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LETTER TO THE EDITOR
Year : 2020  |  Volume : 18  |  Issue : 3  |  Page : 265-266

Helicopter emergency medical services in India: An augean task at hand


Emergency Unit, Department of Emergency Medicine, Pacific International Hospital, Port Moresby, Papua New Guinea

Date of Submission19-Feb-2020
Date of Decision13-Mar-2020
Date of Acceptance29-Mar-2020
Date of Web Publication10-Jul-2020

Correspondence Address:
Dr. Gautam Didla
Emergency Unit, Department of Emergency Medicine, Pacific International Hospital, Port Moresby
Papua New Guinea
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Source of Support: None, Conflict of Interest: None


DOI: 10.4103/cmi.cmi_17_20

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How to cite this article:
Didla G. Helicopter emergency medical services in India: An augean task at hand. Curr Med Issues 2020;18:265-6

How to cite this URL:
Didla G. Helicopter emergency medical services in India: An augean task at hand. Curr Med Issues [serial online] 2020 [cited 2020 Aug 8];18:265-6. Available from: http://www.cmijournal.org/text.asp?2020/18/3/265/289408



Dear Editor,

The first aeromedical evacuation services date back to the turbulent times of theFirst World War in Serbia in 1916. More than a century later, the convenience and versatility of air transport have been extended beyond the needs of medical evacuation at the battlefield to airlifting people in emergency medical needs from unreachable terrains.[1] An aeromedical evacuation was performed in Israel in 2005 during a train collision which injured 289 passengers.[2] In spite of the advances made by most developed countries in Helicopter Emergency Medical Services (HEMS), it is unfortunate that the scene in India and other developing countries appears to be in sputters and largely in the quiescent stage.

India, with the Himalayas sprawling from the snow-covered northwest, to the rugged terrain of the foothills along the Northeast, with flash floods ravaging vastly unique geographical spaces such as Uttarakhand and Kerala and a large northwestern region under constant threat from tectonic movements, presents both a challenge and an opportunity at the same time. The rapid urbanization of our cities, with the ever-increasing traffic densities, prolonging the site-to-hospital and hospital-to-hospital time also calls for a revamp of our air medical transport services. However, a clear line of distinction has to be drawn between HEMS and the evacuation services provided by our armed forces during times of calamities and natural disasters.[3]

Despite HEMS accounting for the major share of the market for helicopters across the world, the bleak scene in India can be attributed to a spectrum of obstacles, ranging from the tight government grip on low-altitude airspaces to the lack of helicopters armed with personnel and equipment for the resuscitation and stabilization of patients on the ground or in the helicopter. The last month of 2016 saw a private startup from South India initiating HEMS services with a fleet of three helicopters. However, the fortunes have dwindled since then, with the choppers being used for purposes outside the intent for which they were designed for. The company ended its foray in 2019 after receiving neither incentives nor airspace for their services, in spite of not having to endure competition in the field.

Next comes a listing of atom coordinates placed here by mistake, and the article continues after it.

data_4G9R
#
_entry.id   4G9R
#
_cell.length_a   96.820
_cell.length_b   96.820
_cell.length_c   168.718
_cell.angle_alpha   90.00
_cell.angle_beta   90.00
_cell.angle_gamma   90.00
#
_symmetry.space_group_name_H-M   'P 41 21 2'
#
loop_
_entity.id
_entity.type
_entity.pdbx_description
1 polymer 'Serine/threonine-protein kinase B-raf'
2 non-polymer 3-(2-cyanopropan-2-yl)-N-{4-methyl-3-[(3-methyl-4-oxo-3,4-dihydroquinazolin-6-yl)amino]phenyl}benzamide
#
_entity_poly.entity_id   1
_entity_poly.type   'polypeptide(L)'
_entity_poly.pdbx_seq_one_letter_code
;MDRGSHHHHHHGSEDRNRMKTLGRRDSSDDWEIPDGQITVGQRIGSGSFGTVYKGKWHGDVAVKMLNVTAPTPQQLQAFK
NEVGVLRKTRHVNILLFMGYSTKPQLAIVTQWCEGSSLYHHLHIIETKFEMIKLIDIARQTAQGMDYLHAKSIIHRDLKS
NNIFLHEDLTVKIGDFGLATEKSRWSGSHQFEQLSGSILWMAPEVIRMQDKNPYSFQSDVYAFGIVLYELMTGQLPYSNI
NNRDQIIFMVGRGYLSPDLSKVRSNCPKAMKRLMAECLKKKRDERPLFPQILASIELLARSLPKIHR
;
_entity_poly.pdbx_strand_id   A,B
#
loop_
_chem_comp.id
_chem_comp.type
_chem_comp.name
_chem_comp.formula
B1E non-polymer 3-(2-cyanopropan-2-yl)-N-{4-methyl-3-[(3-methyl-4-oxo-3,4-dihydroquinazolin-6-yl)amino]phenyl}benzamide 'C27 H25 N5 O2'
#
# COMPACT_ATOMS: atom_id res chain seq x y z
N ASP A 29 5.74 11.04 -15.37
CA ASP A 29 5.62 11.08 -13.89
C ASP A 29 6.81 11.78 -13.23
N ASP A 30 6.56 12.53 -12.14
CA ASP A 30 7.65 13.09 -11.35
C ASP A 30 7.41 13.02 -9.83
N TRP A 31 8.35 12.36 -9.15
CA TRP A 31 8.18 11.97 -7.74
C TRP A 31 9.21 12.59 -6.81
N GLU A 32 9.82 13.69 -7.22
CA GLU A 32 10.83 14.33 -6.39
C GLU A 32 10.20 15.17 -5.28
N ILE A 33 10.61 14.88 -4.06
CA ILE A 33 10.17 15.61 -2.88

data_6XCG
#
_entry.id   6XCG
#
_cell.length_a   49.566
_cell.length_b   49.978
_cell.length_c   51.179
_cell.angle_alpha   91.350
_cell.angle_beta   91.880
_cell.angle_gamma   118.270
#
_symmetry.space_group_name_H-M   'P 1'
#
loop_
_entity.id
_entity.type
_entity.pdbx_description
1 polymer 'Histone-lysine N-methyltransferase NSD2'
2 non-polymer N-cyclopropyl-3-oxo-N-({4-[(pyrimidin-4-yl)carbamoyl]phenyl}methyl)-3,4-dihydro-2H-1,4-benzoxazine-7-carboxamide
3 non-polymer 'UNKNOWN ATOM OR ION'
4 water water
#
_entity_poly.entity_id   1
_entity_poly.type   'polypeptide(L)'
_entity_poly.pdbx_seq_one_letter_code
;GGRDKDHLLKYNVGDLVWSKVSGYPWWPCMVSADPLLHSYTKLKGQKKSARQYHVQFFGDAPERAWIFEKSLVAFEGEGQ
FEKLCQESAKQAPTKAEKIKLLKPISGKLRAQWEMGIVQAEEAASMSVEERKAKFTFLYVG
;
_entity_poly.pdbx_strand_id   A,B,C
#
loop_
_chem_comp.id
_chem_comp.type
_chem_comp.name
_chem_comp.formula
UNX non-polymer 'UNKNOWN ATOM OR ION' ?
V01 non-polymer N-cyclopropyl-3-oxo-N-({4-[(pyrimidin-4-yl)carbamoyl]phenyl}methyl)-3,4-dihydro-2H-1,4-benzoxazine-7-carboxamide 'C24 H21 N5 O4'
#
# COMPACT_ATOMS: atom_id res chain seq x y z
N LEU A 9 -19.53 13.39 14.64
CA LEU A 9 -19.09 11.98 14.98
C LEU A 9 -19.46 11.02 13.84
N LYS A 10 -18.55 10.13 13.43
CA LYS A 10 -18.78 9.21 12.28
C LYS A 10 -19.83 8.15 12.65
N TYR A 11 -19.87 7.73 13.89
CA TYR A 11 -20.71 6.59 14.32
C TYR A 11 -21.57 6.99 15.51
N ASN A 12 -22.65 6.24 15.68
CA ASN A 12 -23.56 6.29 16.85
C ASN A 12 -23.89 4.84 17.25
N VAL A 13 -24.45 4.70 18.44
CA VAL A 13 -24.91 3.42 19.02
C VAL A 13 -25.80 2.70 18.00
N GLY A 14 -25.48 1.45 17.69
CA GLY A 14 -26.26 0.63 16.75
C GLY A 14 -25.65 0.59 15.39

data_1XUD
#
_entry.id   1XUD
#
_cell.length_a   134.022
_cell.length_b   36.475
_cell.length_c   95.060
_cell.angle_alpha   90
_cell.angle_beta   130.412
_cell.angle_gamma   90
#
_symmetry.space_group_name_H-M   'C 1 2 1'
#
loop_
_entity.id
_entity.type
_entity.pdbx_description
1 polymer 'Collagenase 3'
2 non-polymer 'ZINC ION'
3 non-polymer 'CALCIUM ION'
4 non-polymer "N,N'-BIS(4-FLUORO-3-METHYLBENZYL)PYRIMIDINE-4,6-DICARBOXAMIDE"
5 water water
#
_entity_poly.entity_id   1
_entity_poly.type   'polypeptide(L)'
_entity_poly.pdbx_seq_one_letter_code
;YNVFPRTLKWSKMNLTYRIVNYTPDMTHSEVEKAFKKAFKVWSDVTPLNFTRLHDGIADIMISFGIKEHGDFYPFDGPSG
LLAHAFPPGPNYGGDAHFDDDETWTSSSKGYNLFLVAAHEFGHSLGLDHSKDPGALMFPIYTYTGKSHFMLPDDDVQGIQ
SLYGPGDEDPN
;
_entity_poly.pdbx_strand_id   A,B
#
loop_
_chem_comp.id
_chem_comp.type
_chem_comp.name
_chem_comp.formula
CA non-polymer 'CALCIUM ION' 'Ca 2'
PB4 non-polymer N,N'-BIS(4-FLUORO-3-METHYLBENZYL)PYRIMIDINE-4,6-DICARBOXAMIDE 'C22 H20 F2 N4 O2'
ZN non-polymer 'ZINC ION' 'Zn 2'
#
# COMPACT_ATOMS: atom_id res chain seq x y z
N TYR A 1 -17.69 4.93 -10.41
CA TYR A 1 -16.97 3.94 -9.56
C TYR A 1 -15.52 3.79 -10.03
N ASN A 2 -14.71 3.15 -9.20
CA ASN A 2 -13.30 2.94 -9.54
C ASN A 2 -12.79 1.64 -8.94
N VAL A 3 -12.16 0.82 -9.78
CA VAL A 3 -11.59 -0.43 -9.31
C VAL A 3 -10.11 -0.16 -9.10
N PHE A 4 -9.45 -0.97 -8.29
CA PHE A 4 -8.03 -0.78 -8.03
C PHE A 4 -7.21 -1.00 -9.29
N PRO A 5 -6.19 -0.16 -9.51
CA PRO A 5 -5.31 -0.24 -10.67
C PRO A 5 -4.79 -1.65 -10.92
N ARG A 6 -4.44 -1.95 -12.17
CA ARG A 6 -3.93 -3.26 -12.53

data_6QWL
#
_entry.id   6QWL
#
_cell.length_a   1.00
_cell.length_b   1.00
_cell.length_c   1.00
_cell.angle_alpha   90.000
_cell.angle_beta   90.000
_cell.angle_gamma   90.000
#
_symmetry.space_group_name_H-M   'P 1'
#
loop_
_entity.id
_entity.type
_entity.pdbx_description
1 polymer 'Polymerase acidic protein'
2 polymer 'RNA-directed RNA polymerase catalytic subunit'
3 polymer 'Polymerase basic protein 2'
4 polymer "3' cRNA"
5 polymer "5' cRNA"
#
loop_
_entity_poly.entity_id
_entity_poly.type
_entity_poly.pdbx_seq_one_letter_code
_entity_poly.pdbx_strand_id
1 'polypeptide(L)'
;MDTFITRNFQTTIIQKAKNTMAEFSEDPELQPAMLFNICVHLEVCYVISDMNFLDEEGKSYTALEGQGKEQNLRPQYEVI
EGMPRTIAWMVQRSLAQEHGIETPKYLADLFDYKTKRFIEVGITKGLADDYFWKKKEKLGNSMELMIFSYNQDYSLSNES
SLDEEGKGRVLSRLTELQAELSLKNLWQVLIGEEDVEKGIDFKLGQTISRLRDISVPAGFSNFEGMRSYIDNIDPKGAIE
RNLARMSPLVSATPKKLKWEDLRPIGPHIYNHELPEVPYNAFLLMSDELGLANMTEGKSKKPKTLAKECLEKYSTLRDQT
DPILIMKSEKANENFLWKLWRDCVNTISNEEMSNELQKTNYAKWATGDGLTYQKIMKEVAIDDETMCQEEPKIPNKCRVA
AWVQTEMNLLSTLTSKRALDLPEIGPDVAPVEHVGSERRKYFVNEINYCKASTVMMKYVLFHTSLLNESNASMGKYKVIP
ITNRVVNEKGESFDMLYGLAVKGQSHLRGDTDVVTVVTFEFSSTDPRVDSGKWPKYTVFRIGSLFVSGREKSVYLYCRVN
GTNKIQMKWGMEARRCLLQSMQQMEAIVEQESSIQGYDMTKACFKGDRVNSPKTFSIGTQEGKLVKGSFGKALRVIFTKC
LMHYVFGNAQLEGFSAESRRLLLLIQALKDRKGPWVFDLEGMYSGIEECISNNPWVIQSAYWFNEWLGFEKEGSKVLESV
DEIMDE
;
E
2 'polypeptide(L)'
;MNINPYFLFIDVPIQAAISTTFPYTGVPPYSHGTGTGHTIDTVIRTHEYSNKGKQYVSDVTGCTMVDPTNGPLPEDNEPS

My experience in HEMS comes from working in Papua New Guinea (PNG), which is an independent island nation in the Oceania, with a population only as large as Bengaluru, but has an aeromedical evacuation system owned and operated nationally as well as by commercial airlines. Operations involving airlifting patients from remote locations to centers within PNG are usually carried out with helicopters while the patients who need care outside PNG are often airlifted with commercial airlines to Australian cities such as Cairns and Brisbane. The aircrafts are equipped with qualified specialist aviation physicians, nurses, and paramedics who provide their service 24 h a day, 7 days a week. The model has been functioning quite efficiently for at least a decade and a half with a lot of success.

With opportunities galore, India needs investment by the private sector, ably supported by the government through incentives and relaxation of civil aviation norms and airspaces, with training for physicians and paramedics equipped to operate and oversee the services aboard the HEMS. Operational regulations need to be formulated and safety needs to be ensured. This is important when we forage into the untapped potential of providing prompt emergency services to hinterlands otherwise unapproachable by road ambulance services, on the expressways threading the Golden Quadrilateral and even on our territorial waters, should an urgent medical need arise. This could be a timely move, but a grueling and rutted ride till fruition.

Financial support and sponsorship

Nil.

Conflicts of interest

There are no conflicts of interest.



 
  References Top

1.
Teichman PG, Donchin Y, Kot RJ. International aeromedical evacuation. N Engl J Med 2007;356:262-70.  Back to cited text no. 1
    
2.
Johnson MS. Editorial comments: Role of air-medical evacuation in mass-casualty incidents-A train collision experience. Prehosp Disaster Med 2009;24:277-8.  Back to cited text no. 2
    
3.
Ranjan CK, Renjhen P. Casualty air evacuation: Sine quo non of combat casualty. Med J Armed Forces India 2017;73:394-9.  Back to cited text no. 3
    




 

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